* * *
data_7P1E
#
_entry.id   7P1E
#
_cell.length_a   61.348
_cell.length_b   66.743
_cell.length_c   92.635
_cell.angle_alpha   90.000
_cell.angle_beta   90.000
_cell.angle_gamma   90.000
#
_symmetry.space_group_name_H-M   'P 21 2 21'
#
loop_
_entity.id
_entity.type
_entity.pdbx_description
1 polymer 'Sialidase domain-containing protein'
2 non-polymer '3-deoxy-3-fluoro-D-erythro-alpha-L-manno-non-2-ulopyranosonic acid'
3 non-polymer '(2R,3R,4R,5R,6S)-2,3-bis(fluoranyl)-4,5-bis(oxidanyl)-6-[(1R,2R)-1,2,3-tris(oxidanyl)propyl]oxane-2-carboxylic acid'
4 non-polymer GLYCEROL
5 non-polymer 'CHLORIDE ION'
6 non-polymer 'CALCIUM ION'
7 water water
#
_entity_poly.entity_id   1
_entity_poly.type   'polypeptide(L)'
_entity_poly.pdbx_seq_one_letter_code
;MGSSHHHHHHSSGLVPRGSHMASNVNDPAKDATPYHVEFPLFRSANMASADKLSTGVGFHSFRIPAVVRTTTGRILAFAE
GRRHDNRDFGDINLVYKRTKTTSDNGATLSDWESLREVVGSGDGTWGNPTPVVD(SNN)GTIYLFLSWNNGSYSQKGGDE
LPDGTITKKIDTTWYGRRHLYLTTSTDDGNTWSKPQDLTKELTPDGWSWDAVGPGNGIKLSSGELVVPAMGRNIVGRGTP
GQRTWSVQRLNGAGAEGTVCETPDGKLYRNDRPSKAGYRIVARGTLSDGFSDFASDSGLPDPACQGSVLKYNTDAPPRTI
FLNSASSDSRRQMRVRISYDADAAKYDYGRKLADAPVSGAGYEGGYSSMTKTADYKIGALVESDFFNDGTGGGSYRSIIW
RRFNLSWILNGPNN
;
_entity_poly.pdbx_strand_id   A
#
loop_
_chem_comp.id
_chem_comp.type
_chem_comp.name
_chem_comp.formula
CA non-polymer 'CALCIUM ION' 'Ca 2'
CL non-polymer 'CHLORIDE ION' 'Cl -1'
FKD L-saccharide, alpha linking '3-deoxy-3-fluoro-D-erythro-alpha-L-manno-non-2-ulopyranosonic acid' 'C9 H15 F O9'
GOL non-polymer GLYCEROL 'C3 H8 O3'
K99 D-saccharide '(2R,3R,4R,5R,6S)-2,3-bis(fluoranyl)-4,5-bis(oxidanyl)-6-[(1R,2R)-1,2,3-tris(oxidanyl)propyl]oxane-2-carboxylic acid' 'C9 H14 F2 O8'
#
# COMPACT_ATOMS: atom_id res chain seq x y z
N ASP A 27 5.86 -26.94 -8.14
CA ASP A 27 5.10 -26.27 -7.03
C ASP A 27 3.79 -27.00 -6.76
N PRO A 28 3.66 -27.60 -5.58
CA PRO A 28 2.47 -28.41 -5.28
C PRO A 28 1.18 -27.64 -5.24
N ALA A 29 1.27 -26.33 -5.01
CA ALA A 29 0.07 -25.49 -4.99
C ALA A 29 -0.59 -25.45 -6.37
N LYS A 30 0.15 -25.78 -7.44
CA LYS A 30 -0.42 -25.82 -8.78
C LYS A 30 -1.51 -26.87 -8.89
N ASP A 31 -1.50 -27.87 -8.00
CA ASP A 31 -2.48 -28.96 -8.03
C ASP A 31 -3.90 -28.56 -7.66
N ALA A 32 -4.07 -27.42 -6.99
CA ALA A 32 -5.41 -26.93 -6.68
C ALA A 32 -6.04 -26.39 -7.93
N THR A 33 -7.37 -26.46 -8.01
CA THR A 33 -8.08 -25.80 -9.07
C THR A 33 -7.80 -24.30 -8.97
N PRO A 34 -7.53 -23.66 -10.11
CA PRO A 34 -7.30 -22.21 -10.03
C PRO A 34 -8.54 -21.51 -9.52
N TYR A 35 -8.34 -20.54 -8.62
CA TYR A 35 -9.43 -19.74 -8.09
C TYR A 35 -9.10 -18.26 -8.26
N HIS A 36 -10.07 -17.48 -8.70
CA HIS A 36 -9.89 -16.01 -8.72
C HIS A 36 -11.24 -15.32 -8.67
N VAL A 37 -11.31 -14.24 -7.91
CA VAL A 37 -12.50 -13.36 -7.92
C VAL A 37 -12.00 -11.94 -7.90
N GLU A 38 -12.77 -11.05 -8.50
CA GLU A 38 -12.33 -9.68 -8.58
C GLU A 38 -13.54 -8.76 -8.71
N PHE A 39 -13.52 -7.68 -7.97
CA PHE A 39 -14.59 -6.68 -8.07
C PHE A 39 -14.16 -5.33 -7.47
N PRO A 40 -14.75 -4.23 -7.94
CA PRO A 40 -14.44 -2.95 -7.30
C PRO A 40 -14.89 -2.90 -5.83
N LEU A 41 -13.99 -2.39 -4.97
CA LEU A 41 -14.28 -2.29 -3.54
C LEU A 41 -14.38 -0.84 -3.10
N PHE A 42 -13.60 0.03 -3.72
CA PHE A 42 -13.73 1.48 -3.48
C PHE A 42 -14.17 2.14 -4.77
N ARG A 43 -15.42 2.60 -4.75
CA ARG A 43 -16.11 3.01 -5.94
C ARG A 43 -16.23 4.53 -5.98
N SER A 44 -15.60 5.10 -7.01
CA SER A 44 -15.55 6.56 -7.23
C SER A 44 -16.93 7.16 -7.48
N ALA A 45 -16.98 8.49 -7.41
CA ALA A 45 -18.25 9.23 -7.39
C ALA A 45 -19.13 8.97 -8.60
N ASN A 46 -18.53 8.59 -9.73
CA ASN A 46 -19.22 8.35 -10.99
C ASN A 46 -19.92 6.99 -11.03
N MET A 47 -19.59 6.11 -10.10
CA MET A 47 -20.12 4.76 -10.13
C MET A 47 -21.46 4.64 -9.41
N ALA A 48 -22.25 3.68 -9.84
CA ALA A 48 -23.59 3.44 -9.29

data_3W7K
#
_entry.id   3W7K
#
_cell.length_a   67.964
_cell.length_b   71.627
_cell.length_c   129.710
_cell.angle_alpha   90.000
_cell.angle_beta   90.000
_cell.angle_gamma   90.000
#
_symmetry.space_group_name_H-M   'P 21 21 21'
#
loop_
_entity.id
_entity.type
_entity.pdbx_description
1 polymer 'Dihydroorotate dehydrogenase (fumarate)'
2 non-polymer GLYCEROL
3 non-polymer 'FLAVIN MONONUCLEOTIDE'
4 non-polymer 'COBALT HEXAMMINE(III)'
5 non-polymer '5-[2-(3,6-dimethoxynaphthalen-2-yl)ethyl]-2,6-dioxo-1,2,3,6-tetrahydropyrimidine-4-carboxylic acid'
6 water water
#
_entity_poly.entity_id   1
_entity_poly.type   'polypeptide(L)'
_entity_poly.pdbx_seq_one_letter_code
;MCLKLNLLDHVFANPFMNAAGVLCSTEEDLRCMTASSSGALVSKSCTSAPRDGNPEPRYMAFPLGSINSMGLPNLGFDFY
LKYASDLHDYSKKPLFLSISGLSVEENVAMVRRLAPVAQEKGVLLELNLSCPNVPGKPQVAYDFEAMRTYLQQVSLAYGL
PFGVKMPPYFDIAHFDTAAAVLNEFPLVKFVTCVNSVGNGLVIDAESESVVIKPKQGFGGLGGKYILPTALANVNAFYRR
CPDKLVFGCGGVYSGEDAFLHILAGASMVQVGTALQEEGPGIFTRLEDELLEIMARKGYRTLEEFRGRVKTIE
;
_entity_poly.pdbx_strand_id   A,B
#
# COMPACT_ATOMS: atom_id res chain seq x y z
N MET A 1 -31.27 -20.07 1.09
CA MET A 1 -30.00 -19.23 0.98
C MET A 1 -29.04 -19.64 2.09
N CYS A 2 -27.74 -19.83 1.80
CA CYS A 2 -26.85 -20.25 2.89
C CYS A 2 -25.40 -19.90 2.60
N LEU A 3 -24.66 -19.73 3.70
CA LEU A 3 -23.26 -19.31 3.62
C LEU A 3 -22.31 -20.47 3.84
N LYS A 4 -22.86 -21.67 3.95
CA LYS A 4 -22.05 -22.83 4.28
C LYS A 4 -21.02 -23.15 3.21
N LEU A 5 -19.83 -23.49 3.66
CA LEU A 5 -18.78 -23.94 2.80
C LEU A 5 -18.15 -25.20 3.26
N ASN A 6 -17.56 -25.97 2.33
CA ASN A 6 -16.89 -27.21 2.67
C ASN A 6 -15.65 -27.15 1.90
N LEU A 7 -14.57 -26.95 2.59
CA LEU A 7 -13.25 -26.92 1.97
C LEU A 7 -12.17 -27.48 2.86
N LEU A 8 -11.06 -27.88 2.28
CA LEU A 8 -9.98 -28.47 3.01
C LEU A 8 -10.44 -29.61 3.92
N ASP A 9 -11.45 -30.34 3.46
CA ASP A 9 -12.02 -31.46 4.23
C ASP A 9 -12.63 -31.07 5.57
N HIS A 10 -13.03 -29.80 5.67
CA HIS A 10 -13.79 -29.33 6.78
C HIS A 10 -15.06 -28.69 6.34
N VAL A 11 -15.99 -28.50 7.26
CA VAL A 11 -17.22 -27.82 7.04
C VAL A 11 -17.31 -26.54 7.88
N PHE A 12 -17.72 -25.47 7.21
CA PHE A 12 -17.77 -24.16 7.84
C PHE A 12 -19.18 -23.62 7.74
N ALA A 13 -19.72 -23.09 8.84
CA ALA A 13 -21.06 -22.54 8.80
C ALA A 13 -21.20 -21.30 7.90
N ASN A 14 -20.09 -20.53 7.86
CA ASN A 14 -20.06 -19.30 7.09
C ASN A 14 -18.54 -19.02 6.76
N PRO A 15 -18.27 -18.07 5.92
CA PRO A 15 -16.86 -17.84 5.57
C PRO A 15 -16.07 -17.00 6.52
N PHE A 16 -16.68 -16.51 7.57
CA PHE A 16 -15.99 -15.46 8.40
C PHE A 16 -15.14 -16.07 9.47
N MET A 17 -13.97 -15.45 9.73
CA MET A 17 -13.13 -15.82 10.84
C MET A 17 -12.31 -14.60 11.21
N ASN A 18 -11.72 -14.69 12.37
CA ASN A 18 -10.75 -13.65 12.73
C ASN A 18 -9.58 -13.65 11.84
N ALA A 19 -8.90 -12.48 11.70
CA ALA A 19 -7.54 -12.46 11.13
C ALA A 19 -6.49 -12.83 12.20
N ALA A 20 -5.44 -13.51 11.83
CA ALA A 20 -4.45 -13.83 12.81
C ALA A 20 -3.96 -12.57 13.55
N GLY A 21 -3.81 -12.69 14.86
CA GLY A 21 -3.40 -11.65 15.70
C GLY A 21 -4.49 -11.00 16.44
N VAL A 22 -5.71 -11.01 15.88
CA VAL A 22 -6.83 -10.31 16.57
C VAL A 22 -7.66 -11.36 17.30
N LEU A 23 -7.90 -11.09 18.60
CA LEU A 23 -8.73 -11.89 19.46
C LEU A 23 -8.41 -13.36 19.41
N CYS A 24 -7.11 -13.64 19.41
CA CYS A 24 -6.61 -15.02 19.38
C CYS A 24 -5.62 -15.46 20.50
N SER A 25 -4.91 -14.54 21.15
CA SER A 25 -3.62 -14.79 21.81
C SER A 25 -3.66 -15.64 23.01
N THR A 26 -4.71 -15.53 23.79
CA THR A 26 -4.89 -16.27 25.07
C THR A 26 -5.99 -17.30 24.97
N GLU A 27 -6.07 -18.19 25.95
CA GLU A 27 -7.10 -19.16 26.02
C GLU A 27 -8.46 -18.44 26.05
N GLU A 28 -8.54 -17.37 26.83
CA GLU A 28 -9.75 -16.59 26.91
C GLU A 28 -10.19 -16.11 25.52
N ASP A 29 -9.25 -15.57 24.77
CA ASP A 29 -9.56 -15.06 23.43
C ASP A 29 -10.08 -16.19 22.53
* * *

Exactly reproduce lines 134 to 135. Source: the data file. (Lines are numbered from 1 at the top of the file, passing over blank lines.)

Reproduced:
3 non-polymer 'FLAVIN MONONUCLEOTIDE'
4 non-polymer 'COBALT HEXAMMINE(III)'